Jun 1, 2019
A recent question from the Something Awful Forums:
Can I run TensorFlow on a Raspberry Pi Zero?
The answer? You can, but it’s a bad idea.
|System||Package||Install Time||Test Time|
|Raspberry Pi Zero W||Virtualenv/Pip||>1 hour||40 seconds|
|Raspberry Pi 3 Model B+||Virtualenv/Pip||10 minutes||10 seconds|
|AMD ThreadRipper 1950X (KVM VM, 8 cores)||Docker image||2 minutes||1.8 seconds|
Below are the steps I took to install TensorFlow on a Raspberry Pi Zero W. Note: you have to use Virtualenv to install TensorFlow in Raspbian. If you try to install TensorFlow directly with Pip, the installation will bomb out with an error.
Raspberry Pi Installation Steps:
# install system pip, numpy dependencies, and virtualenv sudo apt-get install python3-pip python3-dev libatlas-base-dev virtualenv # at this point i tried to install tensorflow directly via pip, which does NOT work # sudo pip3 install --upgrade tensorflow # created virtualenv environment instead virtualenv --system-site-packages -p python3 ./venv # activate virtual environment "venv" # note: after this command your shell prompt will be prefixed with "(venv) " source ./venv/bin/activate # install tensorflow (i also installed keras here, because I use it for other stuff) # note: this step takes a comically long time (>1 hour) pip install tensorflow keras
Test Results (Raspberry Pi Zero W):
(venv) pabs@zero:~> time python -c "import tensorflow as tf; tf.enable_eager_execution(); print(tf.reduce_sum(tf.random_normal([1000, 1000])))" ... tf.Tensor(1533.9042, shape=(), dtype=float32) real 0m40.802s user 0m38.283s sys 0m1.150s
Test Results (Raspberry Pi 3 Model B+):
(venv) pabs@peach:~> time python -c "import tensorflow as tf; tf.enable_eager_execution(); print(tf.reduce_sum(tf.random_normal([1000, 1000])))" ... tf.Tensor(800.62, shape=(), dtype=float32) real 0m9.408s user 0m9.227s sys 0m0.360s
pabs@hive:~> time docker run --rm -it tensorflow/tensorflow:latest-py3 python3 -c \ "import tensorflow as tf; tf.enable_eager_execution(); print(tf.reduce_sum(tf.random_normal([1000, 1000])))" ... tf.Tensor(-173.73222, shape=(), dtype=float32) real 0m1.745s user 0m0.032s sys 0m0.016s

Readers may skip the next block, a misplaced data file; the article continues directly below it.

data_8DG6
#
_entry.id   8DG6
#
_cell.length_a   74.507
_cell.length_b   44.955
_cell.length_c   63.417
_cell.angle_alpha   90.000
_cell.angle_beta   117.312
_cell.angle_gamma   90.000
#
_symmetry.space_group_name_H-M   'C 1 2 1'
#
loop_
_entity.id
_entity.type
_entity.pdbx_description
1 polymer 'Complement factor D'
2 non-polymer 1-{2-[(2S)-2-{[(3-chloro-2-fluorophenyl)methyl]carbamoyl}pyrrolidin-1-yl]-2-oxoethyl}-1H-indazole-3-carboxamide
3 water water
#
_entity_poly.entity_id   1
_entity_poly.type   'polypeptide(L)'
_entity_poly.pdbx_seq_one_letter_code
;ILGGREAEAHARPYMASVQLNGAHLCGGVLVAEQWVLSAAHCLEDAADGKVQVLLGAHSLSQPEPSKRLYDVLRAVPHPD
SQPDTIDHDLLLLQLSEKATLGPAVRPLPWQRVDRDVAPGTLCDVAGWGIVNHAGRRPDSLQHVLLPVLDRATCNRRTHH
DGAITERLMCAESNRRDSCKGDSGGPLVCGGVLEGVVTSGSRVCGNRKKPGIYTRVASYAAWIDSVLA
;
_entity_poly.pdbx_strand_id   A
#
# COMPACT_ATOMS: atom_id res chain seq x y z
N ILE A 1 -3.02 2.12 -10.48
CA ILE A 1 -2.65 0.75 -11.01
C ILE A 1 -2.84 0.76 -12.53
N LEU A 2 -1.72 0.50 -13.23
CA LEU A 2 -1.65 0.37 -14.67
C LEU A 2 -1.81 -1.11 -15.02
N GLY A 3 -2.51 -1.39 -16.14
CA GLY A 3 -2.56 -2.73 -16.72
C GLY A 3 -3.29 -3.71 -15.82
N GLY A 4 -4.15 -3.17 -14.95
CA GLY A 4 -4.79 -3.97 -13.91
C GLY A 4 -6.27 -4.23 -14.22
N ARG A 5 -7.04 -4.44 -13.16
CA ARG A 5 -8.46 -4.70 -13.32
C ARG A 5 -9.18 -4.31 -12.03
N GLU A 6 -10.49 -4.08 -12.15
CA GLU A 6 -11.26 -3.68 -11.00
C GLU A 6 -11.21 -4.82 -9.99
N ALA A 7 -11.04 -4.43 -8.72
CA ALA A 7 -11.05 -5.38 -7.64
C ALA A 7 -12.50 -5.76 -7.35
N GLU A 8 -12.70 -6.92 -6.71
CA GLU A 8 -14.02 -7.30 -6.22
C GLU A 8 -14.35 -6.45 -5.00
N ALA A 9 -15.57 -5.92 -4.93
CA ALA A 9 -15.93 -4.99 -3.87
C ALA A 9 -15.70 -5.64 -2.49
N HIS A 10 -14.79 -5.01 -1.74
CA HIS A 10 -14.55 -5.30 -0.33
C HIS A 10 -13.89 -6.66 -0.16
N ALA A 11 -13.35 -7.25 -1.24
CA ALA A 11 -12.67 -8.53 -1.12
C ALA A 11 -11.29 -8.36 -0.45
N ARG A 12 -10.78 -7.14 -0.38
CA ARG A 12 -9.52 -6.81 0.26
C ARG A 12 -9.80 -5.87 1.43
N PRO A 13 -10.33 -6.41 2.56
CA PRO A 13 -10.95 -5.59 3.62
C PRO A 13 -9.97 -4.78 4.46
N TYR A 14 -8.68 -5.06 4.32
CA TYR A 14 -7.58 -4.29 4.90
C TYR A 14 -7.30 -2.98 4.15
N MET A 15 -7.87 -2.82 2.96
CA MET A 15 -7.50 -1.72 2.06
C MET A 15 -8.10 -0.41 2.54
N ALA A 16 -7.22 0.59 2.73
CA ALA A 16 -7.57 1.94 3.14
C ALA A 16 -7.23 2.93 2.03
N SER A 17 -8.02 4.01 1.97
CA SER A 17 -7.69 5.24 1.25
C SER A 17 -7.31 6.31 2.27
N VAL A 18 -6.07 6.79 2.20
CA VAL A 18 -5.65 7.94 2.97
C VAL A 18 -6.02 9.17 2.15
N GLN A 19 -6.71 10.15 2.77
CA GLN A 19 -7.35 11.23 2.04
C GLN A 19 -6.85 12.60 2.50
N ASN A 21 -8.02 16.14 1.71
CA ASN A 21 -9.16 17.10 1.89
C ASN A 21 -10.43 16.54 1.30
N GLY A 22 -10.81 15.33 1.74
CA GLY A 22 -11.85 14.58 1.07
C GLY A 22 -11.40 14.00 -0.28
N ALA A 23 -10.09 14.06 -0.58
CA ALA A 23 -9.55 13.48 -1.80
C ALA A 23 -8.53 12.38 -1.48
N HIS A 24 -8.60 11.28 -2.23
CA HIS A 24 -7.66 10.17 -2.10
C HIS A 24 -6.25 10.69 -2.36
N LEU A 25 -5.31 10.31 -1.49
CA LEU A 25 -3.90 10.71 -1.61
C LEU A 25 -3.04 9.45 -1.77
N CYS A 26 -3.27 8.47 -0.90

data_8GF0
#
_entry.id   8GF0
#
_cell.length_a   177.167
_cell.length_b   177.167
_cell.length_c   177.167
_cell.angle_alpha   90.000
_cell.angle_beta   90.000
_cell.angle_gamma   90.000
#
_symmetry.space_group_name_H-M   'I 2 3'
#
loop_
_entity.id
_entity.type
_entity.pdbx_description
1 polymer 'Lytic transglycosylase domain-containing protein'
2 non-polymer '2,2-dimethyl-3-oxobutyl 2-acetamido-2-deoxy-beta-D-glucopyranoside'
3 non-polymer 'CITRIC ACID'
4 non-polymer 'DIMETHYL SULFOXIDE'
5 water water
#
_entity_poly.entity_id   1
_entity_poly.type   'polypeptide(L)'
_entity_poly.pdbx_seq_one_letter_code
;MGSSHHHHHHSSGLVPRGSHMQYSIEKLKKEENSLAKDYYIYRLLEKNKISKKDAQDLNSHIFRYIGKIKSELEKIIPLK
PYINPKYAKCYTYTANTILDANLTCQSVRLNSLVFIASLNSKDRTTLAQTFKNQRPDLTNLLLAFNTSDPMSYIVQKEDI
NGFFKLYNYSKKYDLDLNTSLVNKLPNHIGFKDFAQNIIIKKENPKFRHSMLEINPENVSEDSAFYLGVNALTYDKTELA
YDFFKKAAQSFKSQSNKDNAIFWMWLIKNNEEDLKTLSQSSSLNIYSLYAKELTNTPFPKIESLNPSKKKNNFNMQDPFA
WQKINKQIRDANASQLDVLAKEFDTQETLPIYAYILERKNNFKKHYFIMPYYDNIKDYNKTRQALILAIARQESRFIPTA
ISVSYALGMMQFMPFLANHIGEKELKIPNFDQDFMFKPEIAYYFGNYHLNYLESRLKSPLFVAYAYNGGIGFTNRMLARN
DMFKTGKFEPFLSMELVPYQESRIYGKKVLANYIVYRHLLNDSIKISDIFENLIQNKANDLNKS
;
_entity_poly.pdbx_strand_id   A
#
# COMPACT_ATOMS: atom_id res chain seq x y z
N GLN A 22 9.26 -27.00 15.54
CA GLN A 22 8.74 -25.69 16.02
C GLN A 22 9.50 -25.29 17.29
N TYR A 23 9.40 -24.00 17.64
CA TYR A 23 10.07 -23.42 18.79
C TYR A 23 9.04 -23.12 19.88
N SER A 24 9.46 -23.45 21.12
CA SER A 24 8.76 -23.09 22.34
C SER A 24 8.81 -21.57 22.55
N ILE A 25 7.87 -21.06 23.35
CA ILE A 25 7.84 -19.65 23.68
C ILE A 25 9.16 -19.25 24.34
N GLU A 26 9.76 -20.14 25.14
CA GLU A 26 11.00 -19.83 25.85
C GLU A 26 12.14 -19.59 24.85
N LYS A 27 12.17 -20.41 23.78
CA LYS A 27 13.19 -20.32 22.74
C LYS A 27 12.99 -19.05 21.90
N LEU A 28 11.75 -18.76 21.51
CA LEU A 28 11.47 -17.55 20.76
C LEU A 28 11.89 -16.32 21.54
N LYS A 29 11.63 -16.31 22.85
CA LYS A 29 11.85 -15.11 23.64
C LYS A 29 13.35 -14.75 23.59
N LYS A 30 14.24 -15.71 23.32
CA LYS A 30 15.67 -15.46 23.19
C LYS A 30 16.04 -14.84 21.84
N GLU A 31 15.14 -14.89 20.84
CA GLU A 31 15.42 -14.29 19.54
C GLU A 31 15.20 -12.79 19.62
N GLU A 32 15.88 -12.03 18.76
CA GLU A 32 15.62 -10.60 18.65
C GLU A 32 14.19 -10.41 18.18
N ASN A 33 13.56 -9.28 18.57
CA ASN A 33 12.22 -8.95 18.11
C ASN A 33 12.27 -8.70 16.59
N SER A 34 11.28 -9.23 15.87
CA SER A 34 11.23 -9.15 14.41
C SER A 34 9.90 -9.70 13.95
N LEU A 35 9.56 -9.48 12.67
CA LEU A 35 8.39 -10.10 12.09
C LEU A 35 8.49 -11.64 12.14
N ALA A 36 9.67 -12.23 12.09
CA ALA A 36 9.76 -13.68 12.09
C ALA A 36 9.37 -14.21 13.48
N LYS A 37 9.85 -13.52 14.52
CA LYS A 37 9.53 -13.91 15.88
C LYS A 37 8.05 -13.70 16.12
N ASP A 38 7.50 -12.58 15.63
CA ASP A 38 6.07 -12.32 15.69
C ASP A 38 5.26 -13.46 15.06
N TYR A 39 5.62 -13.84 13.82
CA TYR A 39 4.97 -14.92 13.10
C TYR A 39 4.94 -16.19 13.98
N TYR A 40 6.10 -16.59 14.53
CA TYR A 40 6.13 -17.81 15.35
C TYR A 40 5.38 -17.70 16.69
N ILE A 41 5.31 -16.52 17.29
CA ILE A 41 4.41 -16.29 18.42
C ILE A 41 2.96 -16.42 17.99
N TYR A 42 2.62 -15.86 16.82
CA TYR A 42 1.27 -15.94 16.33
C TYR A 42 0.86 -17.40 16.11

virsh capabilitieson the host to get a list of host CPU capabilities, then
virsh editto manually add the necessary CPU flags as
<feature>tags under the
For an AMD Threadripper 1950X, the resulting
looks like this:
<cpu mode='host-model'> <model fallback='allow'/> <feature policy='require' name='sse4.1'/> <feature policy='require' name='sse4.2'/> <feature policy='require' name='avx'/> <feature policy='require' name='f16c'/> <feature policy='require' name='avx2'/> <feature policy='require' name='ssse3'/> </cpu>
pabs@hive:~> time docker run --rm -it tensorflow/tensorflow:latest-py3 \ python3 -c "import tensorflow as tf; tf.enable_eager_execution(); print(tf.reduce_sum(tf.random_normal([1000, 1000])))" 2019-04-06 12:25:16.576095: I tensorflow/core/platform/cpu_feature_guard.cc:141] Your CPU supports instructions that this TensorFlow binary was not compiled to use: AVX2 FMA 2019-04-06 12:25:16.627588: I tensorflow/core/platform/profile_utils/cpu_utils.c c:94] CPU Frequency: 3393620000 Hz 2019-04-06 12:25:16.629909: I tensorflow/compiler/xla/service/service.cc:150] XL A service 0x395bf00 executing computations on platform Host. Devices: 2019-04-06 12:25:16.629968: I tensorflow/compiler/xla/service/service.cc:158] StreamExecutor device (0): <undefined>, <undefined> tf.Tensor(-95.5094, shape=(), dtype=float32) real 0m1.780s user 0m0.024s sys 0m0.012s
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